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Everything EFI
By Christen D'Alessandro on June 19, 2012

I recently had the opportunity to sit in on an ACP (Accelerated Certification Program) course at EFI University in Temecula, California. While there, I chatted with Ben Strader, founder and owner, about what sets EFI University apart and makes it different from other models of its kind. He explained that facilities, equipment and structure are the distinguishing elements his EFI learning center provides.

“This is a place where someone can come who really wants to learn how to do this but doesn’t want to experiment on his own car and blow it up,” Strader said. “So where else can you go and have access to different types of ECUs and different vehicles and different dynamometers in a structured environment with an actual professional tuner to look over your shoulder and say, ‘Hey, I’ve made that mistake you’re about to make so don’t do that, and here’s why.’”

Another strong point is its diversity. “We’ve specifically taken this class on the road and have taught in about nine different countries. But every class that we have here, we’ll have people from all over the 50 states, from Canada, Mexico, all over the Middle East and Asia, Australia,” Strader stated. “That is kind of challenging for us, but I also feel like that’s our strong point. We are really good with our communication skills and making sure nobody leaves here not knowing what we were talking about.”

In addition, students leave with multiple avenues of follow-up support, including the instructor’s contact information, online student forums and the ability to contact manufacturers reps for specific types of ECUs.

I attended one of the more advanced classes, but EFI University caters to all skill levels—novice, advanced and everything in between—by offering a variety of classes, including EFI 101, EFI 102, EFI Advanced, ACP and more. “The instructor will stand up there and talk about fairly complex material at a level that, if you have an engineer in the class he’s not getting bored, but if you have a guy who’s just out of high school, he’s not totally blown away and lost and doesn’t get any value out of it,” Strader explained.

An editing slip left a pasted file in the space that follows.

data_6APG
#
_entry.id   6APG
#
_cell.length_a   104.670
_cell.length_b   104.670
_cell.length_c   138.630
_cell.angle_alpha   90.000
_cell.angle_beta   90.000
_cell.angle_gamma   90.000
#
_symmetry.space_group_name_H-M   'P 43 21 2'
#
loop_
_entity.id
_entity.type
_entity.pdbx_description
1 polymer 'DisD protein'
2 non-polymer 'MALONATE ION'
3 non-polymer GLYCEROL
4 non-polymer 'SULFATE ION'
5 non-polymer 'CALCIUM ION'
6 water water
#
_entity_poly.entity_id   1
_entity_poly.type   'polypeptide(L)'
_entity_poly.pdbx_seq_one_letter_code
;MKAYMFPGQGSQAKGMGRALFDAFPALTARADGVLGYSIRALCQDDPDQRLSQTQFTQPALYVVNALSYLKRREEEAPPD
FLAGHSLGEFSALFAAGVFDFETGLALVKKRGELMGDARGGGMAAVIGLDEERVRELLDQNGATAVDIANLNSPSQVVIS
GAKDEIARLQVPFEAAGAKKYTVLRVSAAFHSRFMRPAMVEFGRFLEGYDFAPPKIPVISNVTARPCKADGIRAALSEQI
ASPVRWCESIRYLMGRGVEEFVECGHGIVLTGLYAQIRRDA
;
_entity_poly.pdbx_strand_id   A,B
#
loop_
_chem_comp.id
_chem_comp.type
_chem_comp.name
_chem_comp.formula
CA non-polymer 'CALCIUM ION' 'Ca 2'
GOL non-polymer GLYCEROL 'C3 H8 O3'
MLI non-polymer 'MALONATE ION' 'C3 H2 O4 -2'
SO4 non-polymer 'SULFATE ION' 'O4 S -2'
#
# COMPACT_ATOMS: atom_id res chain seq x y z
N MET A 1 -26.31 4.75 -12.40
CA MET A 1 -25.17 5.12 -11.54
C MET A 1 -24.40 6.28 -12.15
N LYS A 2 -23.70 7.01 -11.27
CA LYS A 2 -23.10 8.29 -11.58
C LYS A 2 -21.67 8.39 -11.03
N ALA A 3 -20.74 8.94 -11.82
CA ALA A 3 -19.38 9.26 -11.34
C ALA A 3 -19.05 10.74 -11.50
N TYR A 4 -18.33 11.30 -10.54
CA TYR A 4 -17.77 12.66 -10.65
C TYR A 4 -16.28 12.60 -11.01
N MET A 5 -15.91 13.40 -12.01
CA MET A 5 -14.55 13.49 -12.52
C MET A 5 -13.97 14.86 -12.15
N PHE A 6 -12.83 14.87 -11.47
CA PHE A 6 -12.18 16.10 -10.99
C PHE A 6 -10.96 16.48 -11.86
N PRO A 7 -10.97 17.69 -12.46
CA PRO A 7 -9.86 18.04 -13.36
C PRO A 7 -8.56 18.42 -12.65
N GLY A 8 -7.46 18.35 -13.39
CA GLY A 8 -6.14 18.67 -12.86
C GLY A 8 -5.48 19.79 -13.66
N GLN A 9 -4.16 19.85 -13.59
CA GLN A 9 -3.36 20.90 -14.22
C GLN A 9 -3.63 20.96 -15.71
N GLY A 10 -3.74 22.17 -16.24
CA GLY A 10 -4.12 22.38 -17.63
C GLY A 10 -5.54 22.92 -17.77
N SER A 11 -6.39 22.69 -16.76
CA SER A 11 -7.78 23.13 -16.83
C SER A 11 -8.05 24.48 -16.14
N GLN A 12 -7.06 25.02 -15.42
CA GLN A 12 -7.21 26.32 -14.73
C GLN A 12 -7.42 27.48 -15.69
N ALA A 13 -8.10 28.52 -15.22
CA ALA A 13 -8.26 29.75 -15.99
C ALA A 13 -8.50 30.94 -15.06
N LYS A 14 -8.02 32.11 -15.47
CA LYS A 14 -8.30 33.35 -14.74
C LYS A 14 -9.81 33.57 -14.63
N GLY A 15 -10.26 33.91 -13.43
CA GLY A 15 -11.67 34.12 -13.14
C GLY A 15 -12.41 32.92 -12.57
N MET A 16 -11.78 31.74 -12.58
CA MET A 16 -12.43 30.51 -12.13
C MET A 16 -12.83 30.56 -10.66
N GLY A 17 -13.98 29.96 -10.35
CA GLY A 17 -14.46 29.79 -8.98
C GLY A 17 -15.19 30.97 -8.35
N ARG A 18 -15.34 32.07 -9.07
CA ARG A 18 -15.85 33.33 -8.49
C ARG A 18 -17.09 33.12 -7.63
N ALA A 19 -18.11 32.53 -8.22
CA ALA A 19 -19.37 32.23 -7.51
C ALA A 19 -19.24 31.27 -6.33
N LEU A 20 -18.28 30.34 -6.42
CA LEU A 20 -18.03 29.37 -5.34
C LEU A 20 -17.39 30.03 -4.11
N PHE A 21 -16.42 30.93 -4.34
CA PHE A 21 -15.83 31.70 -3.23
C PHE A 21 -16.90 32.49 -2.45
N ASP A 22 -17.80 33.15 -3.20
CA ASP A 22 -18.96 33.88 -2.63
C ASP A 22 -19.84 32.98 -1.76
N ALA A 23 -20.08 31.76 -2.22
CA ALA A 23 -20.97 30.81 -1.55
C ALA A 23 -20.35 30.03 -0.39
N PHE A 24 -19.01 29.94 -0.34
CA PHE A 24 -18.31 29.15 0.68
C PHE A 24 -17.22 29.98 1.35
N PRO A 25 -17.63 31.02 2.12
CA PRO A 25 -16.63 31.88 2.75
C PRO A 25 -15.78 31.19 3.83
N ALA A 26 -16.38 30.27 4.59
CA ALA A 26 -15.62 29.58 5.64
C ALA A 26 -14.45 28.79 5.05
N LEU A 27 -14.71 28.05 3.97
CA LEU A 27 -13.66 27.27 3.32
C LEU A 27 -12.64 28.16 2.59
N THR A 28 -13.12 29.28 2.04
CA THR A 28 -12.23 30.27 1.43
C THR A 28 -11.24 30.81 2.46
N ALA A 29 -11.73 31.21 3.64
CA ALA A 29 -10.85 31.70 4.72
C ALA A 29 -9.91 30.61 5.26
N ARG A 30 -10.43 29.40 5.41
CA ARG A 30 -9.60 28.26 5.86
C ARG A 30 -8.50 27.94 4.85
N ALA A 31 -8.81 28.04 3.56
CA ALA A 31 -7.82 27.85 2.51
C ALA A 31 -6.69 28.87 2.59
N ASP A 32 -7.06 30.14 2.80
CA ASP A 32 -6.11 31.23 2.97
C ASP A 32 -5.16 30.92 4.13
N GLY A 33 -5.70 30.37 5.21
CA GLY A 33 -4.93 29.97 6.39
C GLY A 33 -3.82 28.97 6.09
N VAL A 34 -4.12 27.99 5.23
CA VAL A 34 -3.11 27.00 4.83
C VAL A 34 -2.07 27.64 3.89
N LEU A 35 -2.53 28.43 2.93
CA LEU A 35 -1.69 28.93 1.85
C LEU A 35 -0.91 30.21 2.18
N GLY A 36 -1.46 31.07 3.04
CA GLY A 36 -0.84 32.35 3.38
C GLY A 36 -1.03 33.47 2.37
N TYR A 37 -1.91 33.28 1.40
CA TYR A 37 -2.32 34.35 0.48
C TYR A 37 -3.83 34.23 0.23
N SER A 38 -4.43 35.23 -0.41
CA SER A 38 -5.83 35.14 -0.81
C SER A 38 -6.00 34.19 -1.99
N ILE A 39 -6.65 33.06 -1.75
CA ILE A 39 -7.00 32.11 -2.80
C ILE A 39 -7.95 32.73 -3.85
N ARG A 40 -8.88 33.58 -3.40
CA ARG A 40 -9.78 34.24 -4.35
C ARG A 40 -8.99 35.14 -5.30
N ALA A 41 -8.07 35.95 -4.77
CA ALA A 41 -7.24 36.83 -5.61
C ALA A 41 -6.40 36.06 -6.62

In the novice courses or weekend seminars, there may be 20–30 students in a class, but the amount of information they get is slightly less because there’s less time with more people. But in the advanced classes, “we really want to maximize the amount of time that each student could spend with the instructor, both in the classroom and on the vehicle.” So in my ACP class, for example, six students was the limit (two per dyno).

I observed the class figuring out which numbers to put into the engine map on the computer to get the highest performance out of the vehicle, and also how they came up with those numbers through mathematical equations and calculations.

Afterward, students got to apply the skills they learned in the classroom by tuning different types of cars in the shop that were set up on a variety of dynos. I even got into the driver’s seat to participate in the engine tuning process as well.

Strader also explained, “I think a lot of people walk in the door thinking that engine calibration/engine mapping/engine tuning is a black magic, that it’s some secretive art form that only a few racers get to know, and a lot of racers do try to propagate that myth. But I think what they’re coming here for is that search for the truth, and what they find out is that everything that we do and everything that we teach here is based on math and science. You can explain it, you can prove it on a calculator, and then we take it out of the classroom and into the shop with a car on the dyno, and the math works.

“Part of it is the classroom and getting the information and notes and studying and doing the homework, but if you can’t actually take that out and do practical application and physically use it, then the learning curve isn’t as strong.

“So what’s different about us are the facilities and the structure—the ability to have an actual predetermined learning environment so you don’t get yourself in trouble—and it’s an actual learning institution set up specifically for you to be hands-on. If you look at what we have to offer, you can’t get that anywhere else.”

About the Author
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Christen D'Alessandro is the Associate Editor of Performance Racing Industry magazine.
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